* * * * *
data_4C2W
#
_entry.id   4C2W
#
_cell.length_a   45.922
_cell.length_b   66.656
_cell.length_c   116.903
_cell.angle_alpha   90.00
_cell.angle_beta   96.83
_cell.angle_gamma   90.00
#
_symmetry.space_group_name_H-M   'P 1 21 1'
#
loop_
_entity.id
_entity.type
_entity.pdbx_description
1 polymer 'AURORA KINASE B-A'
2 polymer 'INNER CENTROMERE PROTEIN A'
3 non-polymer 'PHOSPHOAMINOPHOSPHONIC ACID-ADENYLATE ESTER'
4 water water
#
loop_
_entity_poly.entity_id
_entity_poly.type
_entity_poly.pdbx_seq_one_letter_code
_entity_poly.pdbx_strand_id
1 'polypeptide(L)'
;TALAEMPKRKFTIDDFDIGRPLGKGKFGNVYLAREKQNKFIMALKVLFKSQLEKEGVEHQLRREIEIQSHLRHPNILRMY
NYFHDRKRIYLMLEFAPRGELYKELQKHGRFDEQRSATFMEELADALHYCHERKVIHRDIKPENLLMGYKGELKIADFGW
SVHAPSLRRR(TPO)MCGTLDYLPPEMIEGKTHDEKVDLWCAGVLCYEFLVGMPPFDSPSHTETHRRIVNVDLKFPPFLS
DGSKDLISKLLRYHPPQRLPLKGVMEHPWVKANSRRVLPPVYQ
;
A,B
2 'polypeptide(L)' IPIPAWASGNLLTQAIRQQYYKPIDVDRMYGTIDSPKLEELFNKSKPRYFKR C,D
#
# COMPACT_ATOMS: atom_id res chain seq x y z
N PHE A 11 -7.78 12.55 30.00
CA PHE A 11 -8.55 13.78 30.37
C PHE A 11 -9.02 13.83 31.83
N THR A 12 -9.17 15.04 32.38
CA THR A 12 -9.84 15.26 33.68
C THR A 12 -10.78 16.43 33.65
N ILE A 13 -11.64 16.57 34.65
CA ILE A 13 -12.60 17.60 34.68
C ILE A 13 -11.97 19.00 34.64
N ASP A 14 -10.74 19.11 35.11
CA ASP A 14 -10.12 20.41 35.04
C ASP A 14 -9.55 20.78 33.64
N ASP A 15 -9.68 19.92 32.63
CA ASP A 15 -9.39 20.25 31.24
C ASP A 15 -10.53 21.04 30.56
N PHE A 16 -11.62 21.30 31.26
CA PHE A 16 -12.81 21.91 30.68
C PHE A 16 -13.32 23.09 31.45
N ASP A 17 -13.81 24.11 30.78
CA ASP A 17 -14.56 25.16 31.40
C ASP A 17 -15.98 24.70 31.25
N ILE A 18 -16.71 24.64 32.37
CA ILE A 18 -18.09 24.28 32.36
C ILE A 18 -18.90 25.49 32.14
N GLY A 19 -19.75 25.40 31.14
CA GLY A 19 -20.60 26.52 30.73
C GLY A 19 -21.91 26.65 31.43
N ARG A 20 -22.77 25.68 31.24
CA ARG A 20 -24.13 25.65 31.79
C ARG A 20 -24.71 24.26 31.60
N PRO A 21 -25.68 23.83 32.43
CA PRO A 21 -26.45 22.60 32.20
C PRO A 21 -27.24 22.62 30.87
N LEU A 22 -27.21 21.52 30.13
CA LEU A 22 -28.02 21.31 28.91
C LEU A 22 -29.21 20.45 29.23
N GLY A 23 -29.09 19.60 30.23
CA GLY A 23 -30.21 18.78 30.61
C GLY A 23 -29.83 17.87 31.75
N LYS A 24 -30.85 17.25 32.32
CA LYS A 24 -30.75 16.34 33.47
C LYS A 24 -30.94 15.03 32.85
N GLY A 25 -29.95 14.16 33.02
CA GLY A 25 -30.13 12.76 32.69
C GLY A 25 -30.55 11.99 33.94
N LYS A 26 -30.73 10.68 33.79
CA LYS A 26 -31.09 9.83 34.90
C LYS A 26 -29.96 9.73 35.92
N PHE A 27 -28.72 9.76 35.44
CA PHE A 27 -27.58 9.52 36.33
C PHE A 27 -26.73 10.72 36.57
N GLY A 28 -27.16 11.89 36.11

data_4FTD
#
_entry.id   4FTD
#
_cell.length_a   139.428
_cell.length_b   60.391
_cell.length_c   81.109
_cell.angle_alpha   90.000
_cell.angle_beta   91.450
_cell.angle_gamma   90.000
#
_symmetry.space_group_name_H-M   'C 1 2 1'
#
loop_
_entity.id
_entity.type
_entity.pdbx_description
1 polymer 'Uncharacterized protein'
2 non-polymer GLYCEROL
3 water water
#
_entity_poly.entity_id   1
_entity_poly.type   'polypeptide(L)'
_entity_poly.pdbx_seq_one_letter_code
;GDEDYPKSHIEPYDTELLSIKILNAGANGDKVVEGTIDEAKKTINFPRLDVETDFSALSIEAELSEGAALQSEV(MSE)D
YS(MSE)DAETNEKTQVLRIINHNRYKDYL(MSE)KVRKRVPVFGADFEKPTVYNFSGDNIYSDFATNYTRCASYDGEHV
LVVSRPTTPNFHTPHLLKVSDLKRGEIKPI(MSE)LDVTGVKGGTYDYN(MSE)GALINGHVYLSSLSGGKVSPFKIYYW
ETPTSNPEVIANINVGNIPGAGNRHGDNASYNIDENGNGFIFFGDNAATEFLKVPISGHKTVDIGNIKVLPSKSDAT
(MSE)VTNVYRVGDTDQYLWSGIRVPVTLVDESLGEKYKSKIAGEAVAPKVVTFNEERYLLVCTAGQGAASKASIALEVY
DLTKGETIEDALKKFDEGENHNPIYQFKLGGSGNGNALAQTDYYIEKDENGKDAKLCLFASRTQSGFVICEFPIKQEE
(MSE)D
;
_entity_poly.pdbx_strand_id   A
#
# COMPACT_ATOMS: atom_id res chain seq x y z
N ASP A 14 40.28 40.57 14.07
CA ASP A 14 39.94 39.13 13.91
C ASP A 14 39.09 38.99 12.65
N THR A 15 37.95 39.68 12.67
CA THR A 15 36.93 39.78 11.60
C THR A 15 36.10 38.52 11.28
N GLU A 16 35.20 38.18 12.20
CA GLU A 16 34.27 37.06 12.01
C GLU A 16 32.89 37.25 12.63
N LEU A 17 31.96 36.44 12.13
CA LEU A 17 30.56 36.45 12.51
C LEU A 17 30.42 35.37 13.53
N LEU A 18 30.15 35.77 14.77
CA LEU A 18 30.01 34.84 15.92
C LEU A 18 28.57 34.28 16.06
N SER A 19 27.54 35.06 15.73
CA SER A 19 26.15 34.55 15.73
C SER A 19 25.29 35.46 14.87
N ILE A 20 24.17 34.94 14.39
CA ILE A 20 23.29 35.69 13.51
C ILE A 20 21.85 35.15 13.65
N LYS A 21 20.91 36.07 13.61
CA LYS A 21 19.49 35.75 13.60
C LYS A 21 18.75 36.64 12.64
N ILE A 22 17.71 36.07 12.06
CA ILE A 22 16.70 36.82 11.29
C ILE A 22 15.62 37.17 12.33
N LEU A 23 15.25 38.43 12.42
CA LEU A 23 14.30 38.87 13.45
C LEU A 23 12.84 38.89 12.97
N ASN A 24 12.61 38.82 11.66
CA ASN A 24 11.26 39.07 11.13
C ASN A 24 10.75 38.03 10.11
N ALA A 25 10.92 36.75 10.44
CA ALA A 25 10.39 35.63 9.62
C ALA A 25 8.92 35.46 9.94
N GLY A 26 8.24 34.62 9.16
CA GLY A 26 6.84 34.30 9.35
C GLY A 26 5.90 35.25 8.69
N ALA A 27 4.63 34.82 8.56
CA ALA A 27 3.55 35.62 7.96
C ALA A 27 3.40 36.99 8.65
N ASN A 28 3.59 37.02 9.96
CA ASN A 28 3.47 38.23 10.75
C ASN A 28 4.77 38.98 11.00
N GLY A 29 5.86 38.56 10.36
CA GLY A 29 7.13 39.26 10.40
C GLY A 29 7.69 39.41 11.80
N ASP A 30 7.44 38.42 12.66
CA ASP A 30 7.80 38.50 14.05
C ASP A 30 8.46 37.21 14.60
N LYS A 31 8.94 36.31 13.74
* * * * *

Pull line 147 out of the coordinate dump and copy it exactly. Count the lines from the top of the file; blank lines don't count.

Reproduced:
CA LYS A 21 19.49 35.75 13.60